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December 30, 1941

After yesterday’s bombings, the bomber planes merely hovered around Manila.

I made a quick round of the site of the tragedy so that the ruins would not affect me too much. I noticed that a bomb fell on the big courtyard near our dining room. Its shrapnels spread out like a fan, perforating our refrigerator. The posts and beams of the chapel here still burning. The chapel was completely destroyed inside, except the portion of the choir. Another bomb had bored through the wall, hitting the crucifix and shattering it to pieces.

Also our storeroom was still burning. Canned goods burst open under the heat of the fire… Thousands of pesos gone in smoke.

I observed the hole caused by the bomb which exploded at the base of a column about four meters away from our air raid shelter. I made a round of the new building. From the outside, it looked intact, but nothing was more deceiving. Almost all the wood inside was burned or scorched. The doors and windows are either burned or destroyed by the impact and not one of them is of any use. The roof of the fourth floor facing Beaterio Street, and which was made of corrugated iron sheets, fell on the floor when the wood supporting it was consumed by the fire.

            All over are ruins, piles of half-burned wood, mounds of twisted metal… a big heap of debris.

I went up the roof garden. From this vantage point, I had a panoramic view of the whole devastated area. Seven blocks of the Walled City were now nothing but a heap of rubble. Almost all their inhabitants had fled to safer places, and I could not but recalled Jeremiah’s words: “How lonely has been left a city, full of people…”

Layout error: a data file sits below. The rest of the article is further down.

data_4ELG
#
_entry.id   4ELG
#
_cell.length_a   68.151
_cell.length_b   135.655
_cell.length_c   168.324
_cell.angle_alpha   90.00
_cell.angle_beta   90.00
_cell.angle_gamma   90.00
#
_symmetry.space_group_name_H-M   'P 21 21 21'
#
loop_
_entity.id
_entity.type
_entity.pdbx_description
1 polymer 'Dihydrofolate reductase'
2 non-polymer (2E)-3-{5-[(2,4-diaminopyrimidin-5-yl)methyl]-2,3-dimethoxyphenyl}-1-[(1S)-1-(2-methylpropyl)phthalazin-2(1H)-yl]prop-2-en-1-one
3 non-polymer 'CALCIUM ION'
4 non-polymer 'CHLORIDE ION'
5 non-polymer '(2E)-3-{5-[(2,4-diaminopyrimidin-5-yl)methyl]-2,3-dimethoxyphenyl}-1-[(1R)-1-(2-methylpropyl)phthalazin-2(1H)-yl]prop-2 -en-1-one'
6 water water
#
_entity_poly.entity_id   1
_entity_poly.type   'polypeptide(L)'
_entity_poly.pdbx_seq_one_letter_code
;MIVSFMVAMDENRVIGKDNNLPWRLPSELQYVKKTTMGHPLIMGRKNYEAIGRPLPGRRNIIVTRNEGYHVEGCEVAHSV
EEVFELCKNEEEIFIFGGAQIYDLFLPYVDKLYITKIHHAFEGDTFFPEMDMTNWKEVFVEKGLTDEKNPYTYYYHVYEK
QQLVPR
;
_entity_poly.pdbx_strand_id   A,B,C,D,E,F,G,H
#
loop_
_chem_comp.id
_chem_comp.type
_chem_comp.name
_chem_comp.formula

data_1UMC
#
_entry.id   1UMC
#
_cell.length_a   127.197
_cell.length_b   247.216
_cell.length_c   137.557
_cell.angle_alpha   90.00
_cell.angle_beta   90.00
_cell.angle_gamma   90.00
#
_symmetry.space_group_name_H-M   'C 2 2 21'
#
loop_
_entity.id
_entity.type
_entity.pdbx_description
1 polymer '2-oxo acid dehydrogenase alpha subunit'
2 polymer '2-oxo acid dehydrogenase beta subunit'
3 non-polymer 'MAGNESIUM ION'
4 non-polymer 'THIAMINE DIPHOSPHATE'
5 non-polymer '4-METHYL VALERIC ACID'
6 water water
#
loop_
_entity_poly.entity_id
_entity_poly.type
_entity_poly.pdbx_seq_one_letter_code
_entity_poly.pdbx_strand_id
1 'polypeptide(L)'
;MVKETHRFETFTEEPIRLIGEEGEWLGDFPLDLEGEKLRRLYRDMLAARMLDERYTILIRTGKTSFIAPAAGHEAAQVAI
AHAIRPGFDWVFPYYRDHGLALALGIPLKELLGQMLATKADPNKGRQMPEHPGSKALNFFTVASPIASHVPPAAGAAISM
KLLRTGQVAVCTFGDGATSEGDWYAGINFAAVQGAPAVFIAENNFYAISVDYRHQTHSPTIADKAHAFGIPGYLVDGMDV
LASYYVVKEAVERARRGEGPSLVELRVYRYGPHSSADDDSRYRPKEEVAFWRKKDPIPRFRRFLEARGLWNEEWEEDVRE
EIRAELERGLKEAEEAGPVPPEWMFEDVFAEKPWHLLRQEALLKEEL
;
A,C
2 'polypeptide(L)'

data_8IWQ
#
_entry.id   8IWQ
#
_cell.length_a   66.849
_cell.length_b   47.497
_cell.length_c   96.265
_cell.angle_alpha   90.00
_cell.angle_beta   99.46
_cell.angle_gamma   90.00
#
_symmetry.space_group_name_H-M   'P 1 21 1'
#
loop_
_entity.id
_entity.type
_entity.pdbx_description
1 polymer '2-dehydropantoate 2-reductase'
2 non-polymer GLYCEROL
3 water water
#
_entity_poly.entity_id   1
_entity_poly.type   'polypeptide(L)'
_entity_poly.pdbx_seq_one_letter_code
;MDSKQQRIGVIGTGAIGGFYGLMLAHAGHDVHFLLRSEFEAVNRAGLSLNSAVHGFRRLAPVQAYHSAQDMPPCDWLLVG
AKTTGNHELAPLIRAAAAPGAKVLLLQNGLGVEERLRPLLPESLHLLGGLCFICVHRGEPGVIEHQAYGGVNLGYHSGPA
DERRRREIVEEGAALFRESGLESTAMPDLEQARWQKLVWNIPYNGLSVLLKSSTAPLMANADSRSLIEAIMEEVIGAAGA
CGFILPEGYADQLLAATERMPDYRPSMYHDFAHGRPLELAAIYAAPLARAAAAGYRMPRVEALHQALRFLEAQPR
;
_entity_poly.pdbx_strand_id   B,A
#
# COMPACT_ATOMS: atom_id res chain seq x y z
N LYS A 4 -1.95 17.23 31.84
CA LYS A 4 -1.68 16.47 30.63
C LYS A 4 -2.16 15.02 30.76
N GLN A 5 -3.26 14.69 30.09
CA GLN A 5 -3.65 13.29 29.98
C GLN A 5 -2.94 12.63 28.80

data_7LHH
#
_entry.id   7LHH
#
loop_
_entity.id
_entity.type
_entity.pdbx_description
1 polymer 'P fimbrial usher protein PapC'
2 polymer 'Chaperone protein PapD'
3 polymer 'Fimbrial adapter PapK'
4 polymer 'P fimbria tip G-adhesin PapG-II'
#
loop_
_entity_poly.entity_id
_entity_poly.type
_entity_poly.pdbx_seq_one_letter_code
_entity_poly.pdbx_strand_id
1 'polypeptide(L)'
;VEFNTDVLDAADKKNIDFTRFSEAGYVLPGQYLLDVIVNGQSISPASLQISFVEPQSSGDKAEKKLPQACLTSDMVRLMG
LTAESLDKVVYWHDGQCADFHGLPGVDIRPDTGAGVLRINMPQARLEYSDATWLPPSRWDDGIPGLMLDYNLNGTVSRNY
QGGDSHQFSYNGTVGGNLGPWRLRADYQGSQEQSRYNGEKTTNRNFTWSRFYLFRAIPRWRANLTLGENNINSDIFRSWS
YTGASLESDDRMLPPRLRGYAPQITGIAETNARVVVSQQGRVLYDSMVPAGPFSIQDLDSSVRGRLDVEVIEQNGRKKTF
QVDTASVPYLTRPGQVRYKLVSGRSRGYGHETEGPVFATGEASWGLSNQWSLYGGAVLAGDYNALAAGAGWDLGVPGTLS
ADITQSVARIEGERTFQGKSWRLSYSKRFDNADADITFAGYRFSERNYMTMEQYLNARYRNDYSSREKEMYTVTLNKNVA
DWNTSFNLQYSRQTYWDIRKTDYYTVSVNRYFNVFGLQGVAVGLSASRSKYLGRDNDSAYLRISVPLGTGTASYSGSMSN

Hunted by the thought of the aerial visitors, I cut short my lamentations and made a hurried round of the vicinity of Santo Domingo. For three days now, the pillars and beams of such sizes that two men could hardly embrace them, have been burning. Some of the Fathers tried the flames and muddy water in search of anything worth salvaging: medals and charred rosaries, utensils and other metal objects which the fire had not consumed.

I could see a number of cars—more than twenty of them—abandoned along the sidewalk near Santo Domingo, Santo Tomas and Tesorería. Nothing was left of these cars but their steel frameworks. One of them was hurled against the wall of the Treasury, half buried in it. The Magallanes Drive and the Plaza de España were pockmarked with craters.

That night, using blowtorches, we forced open the steel door of the safety vault of the Procurator’s office. The venerable statue of the Virgin, the jewelry and other marble statues, together with the great portion of the archives, remained intact in spite of the fire that surrounded the vault for three days. Braving the scorching heat inside the vault, the priests, 15 of them, finished the long salvage work at around 11:00 in the evening. Fr. Ortega stayed in his knees with the Virgin’s statue in the wagon while on the way to Sulucan. With the help of about twelve men armed with pistols and six policemen who stood on guard, they safely deposited the precious treasures in the offices of the University of Santo Tomas.

People were asking, “Did the Japanese bomb Letran with incendiary bombs?” Many thought so, considering the big fires caused by the bombings. However, I am not sure since they did not contain combustible liquid. The steel frame simply contained shrapnels. We, who were at Letran during the bombings, saw that fire did not immediately flare up after the explosions. Some of the Fathers found fragments of bombs which were incandescent. One of them had the inscription, “Made in Japan. 30 kilos.” Some others thought that the fires were due to broken electrical installations.